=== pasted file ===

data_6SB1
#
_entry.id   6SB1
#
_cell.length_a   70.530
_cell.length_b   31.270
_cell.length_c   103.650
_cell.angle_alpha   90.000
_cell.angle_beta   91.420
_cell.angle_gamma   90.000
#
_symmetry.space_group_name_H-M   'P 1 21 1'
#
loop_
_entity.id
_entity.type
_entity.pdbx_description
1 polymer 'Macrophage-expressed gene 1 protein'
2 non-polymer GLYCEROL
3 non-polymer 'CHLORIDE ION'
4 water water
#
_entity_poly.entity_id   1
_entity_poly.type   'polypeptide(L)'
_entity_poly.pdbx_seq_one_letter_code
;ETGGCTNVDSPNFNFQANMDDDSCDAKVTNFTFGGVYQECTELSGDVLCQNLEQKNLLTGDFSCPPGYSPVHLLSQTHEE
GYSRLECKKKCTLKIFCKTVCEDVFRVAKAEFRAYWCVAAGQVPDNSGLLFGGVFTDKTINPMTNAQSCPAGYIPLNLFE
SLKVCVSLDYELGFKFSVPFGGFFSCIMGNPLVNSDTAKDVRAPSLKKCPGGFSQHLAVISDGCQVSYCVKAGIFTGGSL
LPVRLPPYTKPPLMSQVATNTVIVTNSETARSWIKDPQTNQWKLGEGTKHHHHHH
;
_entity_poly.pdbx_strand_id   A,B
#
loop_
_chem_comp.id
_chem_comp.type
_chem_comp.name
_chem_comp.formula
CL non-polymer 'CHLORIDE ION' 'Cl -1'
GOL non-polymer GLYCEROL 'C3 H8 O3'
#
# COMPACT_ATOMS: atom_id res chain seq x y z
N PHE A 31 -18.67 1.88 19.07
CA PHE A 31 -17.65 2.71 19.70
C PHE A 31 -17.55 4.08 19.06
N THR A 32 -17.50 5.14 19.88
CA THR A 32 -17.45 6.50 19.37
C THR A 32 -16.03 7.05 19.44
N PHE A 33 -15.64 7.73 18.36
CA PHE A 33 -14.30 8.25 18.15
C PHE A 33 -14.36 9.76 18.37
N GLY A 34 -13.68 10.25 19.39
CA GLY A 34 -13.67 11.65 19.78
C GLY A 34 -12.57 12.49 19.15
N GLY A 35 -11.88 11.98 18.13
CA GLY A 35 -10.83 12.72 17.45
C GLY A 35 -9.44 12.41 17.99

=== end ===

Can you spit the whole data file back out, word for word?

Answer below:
data_6SB1
#
_entry.id   6SB1
#
_cell.length_a   70.530
_cell.length_b   31.270
_cell.length_c   103.650
_cell.angle_alpha   90.000
_cell.angle_beta   91.420
_cell.angle_gamma   90.000
#
_symmetry.space_group_name_H-M   'P 1 21 1'
#
loop_
_entity.id
_entity.type
_entity.pdbx_description
1 polymer 'Macrophage-expressed gene 1 protein'
2 non-polymer GLYCEROL
3 non-polymer 'CHLORIDE ION'
4 water water
#
_entity_poly.entity_id   1
_entity_poly.type   'polypeptide(L)'
_entity_poly.pdbx_seq_one_letter_code
;ETGGCTNVDSPNFNFQANMDDDSCDAKVTNFTFGGVYQECTELSGDVLCQNLEQKNLLTGDFSCPPGYSPVHLLSQTHEE
GYSRLECKKKCTLKIFCKTVCEDVFRVAKAEFRAYWCVAAGQVPDNSGLLFGGVFTDKTINPMTNAQSCPAGYIPLNLFE
SLKVCVSLDYELGFKFSVPFGGFFSCIMGNPLVNSDTAKDVRAPSLKKCPGGFSQHLAVISDGCQVSYCVKAGIFTGGSL
LPVRLPPYTKPPLMSQVATNTVIVTNSETARSWIKDPQTNQWKLGEGTKHHHHHH
;
_entity_poly.pdbx_strand_id   A,B
#
loop_
_chem_comp.id
_chem_comp.type
_chem_comp.name
_chem_comp.formula
CL non-polymer 'CHLORIDE ION' 'Cl -1'
GOL non-polymer GLYCEROL 'C3 H8 O3'
#
# COMPACT_ATOMS: atom_id res chain seq x y z
N PHE A 31 -18.67 1.88 19.07
CA PHE A 31 -17.65 2.71 19.70
C PHE A 31 -17.55 4.08 19.06
N THR A 32 -17.50 5.14 19.88
CA THR A 32 -17.45 6.50 19.37
C THR A 32 -16.03 7.05 19.44
N PHE A 33 -15.64 7.73 18.36
CA PHE A 33 -14.30 8.25 18.15
C PHE A 33 -14.36 9.76 18.37
N GLY A 34 -13.68 10.25 19.39
CA GLY A 34 -13.67 11.65 19.78
C GLY A 34 -12.57 12.49 19.15
N GLY A 35 -11.88 11.98 18.13
CA GLY A 35 -10.83 12.72 17.45
C GLY A 35 -9.44 12.41 17.99